According to a story in the Washington Post, the Federal Housing Administration has changed its approval procedure, barring loans to applicants whose credit reports show a combined total of $1,000 or more in collections or in disputed accounts. FHA loans have traditionally been a vehicle for lower or middle income families to purchase a home. The new rule, which took effect April 1, will likely disenfranchise those who the FHA should be serving.
The Post story quoted two mortgage lenders, one of whom said, “35 percent of borrowers who’ve obtained FHA financing historically [would be] ineligible.” Another said that an applicant had a high credit score, but then discovered that medical bills erroneously appeared on his credit report, causing his FICO score to plummet to 655. That would make him ineligible for an FHA loan.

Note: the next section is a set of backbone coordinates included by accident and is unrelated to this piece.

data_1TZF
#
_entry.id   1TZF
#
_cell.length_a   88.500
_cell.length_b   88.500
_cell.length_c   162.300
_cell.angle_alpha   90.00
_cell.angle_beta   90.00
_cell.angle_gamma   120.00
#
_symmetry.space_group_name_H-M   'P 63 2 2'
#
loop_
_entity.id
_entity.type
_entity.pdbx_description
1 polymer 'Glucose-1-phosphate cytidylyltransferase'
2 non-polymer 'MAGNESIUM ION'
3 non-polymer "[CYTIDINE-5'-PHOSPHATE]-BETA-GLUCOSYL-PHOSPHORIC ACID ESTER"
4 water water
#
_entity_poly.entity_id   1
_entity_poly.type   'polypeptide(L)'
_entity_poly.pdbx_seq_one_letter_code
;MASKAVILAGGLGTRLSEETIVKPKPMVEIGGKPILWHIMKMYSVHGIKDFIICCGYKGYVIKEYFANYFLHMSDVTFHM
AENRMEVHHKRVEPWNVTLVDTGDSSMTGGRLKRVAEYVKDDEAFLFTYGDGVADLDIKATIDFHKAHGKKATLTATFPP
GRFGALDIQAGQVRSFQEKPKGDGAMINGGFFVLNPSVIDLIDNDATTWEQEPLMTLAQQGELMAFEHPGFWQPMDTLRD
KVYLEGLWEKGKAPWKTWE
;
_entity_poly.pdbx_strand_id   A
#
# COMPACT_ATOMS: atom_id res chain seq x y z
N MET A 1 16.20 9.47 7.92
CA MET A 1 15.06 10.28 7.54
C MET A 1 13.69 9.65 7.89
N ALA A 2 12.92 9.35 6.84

The FHA rule says that credit report items don’t count if the amounts total less than $1,000 and are at least two years old, or if they’re caused by identity theft, credit card theft, or unauthorized use of credit. Still, the FHA should realize that debt collection agencies often submit negative information to credit reporting agencies about bills that have been paid off, that have been disputed, or that belong to someone else.
The takeaway here is to stay on top of your credit reports, and utilize the federally-mandated annual free credit report offered by Experian, TransUnion, and Equifax. You can obtain them from www.annualcreditreport.com.